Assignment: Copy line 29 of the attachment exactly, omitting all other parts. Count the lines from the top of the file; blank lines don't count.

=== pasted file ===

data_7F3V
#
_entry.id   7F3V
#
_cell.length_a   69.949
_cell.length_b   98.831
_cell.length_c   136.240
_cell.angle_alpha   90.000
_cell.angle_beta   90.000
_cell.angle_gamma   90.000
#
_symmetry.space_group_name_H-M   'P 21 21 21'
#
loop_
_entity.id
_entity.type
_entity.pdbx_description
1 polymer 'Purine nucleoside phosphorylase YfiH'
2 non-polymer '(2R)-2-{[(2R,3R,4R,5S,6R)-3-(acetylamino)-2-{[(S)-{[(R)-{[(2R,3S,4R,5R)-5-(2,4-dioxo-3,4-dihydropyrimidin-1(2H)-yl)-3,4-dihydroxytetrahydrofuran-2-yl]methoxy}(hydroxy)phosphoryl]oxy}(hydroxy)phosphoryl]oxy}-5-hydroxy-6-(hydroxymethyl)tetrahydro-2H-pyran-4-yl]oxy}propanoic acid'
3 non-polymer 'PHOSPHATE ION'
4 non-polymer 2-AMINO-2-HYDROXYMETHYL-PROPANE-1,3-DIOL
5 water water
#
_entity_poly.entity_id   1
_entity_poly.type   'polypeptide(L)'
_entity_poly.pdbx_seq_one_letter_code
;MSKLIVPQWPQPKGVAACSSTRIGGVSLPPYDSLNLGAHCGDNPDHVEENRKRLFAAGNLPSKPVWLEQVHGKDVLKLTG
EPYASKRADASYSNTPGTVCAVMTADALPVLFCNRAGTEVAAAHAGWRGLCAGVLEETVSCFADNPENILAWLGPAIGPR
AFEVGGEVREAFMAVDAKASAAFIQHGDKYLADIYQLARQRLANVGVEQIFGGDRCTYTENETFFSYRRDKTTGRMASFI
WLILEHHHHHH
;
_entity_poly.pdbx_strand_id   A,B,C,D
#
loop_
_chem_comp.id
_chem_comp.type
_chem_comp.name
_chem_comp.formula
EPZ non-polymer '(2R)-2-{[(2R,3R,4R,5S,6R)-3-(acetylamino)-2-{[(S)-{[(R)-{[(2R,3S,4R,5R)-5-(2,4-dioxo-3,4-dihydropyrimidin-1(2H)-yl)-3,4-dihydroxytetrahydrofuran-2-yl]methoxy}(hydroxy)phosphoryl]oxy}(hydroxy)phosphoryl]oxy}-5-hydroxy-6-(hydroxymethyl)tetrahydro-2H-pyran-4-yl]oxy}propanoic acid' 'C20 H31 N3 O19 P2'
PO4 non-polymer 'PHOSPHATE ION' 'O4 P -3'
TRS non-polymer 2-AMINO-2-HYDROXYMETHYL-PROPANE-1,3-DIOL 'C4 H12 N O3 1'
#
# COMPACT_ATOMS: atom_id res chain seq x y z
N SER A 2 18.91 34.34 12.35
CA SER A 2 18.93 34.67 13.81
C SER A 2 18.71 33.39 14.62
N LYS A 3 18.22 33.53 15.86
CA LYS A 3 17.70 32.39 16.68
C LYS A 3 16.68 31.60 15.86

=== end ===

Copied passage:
AFEVGGEVREAFMAVDAKASAAFIQHGDKYLADIYQLARQRLANVGVEQIFGGDRCTYTENETFFSYRRDKTTGRMASFI